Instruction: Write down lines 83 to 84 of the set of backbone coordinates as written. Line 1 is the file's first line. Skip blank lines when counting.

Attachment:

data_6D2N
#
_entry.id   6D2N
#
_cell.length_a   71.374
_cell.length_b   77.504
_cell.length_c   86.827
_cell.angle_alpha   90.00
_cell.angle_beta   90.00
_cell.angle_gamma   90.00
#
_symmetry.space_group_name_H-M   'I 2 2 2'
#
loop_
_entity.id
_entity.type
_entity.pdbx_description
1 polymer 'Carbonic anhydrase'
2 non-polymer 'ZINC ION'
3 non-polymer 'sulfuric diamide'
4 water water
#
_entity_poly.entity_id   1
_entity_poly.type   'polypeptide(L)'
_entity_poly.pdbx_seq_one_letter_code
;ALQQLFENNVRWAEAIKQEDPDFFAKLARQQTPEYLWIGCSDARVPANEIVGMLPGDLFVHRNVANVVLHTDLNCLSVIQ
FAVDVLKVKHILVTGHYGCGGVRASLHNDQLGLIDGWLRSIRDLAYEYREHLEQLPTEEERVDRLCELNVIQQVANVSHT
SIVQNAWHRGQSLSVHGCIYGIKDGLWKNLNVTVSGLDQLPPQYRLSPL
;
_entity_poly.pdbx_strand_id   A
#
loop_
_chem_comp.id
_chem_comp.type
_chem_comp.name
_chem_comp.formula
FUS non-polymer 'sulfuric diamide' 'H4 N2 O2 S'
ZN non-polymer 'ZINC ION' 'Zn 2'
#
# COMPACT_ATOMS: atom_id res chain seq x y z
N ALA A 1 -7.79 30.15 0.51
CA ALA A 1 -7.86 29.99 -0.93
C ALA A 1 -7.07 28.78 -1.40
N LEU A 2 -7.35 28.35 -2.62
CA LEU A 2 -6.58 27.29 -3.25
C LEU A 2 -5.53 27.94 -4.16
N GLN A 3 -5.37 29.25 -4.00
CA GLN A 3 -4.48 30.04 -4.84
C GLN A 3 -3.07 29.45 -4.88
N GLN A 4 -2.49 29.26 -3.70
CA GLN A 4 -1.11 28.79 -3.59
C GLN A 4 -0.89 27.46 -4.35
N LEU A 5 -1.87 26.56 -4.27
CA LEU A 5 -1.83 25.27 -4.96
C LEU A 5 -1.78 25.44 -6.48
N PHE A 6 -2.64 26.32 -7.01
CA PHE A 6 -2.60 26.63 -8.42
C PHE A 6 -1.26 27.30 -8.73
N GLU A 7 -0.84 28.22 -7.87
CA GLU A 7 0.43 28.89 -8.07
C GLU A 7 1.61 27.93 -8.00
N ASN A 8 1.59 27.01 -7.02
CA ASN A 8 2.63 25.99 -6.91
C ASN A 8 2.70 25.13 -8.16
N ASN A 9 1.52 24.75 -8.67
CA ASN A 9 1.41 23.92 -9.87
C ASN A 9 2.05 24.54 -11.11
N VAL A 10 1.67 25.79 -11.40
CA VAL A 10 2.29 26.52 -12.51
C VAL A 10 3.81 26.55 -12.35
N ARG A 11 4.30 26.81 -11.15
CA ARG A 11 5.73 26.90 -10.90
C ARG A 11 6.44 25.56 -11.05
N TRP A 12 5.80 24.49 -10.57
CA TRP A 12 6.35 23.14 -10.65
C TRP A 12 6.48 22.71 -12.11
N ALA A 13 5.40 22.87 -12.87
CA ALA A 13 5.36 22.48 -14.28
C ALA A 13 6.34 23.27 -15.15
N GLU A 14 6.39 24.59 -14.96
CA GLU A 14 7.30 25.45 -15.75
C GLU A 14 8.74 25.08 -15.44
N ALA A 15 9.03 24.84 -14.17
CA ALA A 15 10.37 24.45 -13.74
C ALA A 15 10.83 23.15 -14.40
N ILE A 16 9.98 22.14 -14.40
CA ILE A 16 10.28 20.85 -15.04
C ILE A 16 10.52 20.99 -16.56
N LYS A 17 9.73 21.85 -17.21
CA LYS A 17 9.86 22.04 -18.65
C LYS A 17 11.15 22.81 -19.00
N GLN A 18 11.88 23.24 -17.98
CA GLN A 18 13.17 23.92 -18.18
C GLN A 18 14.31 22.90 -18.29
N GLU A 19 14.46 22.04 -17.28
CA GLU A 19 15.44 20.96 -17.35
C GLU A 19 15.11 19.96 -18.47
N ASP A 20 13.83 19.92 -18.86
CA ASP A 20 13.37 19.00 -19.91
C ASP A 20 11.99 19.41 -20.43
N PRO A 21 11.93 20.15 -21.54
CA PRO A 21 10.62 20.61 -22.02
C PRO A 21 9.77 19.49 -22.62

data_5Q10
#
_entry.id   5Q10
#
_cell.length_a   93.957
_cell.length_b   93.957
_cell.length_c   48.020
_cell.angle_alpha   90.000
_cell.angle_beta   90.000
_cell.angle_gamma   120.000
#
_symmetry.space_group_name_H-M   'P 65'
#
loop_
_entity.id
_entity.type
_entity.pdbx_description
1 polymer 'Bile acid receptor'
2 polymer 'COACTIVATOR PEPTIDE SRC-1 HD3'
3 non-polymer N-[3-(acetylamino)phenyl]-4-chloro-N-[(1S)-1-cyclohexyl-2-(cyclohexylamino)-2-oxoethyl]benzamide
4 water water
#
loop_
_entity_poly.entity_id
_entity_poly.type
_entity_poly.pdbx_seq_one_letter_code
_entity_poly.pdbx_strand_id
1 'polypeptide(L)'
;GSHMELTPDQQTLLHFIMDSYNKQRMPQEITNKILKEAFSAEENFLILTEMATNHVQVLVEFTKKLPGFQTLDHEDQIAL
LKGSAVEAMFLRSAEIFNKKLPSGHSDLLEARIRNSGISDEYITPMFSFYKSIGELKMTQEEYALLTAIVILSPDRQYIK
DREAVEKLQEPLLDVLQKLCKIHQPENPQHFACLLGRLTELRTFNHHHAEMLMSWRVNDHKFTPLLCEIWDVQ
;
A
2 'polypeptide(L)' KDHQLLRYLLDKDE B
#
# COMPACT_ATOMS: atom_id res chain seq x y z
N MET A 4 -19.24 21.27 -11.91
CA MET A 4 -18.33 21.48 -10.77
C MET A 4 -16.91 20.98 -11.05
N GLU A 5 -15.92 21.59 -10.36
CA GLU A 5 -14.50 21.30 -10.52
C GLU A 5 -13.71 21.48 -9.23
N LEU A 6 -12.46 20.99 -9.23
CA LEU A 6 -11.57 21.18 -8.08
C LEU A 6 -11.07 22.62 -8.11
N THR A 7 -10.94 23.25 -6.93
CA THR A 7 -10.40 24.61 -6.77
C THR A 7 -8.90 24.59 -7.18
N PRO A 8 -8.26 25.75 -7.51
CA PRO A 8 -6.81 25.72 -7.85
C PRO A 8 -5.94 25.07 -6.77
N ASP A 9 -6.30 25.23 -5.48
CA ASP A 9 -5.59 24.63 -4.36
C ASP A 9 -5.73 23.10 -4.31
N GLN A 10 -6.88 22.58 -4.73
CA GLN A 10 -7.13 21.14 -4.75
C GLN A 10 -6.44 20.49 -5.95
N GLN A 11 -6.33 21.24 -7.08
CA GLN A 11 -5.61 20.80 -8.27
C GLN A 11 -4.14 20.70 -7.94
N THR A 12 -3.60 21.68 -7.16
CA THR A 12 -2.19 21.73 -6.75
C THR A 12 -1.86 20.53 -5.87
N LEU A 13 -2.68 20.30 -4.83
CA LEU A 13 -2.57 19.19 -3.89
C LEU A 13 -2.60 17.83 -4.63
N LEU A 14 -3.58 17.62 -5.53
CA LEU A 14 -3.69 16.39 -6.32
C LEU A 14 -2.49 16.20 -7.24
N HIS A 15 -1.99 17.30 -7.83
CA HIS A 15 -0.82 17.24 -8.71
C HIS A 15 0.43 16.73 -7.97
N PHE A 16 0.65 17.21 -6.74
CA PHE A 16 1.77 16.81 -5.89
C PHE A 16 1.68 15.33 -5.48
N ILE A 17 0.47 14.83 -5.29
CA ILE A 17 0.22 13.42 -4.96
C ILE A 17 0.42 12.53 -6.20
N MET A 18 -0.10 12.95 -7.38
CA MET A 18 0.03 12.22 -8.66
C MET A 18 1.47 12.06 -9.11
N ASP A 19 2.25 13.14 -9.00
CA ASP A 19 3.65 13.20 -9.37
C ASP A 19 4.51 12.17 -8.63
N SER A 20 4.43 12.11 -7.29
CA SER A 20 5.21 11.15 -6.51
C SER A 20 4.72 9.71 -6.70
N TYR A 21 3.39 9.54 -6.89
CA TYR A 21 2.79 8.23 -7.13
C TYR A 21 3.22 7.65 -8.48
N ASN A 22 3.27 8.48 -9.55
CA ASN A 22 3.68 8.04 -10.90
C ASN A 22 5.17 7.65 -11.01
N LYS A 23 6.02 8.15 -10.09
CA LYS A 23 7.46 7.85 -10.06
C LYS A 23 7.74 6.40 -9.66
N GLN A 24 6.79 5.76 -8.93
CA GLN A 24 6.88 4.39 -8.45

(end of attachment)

N ALA A 15 9.03 24.84 -14.17
CA ALA A 15 10.37 24.45 -13.74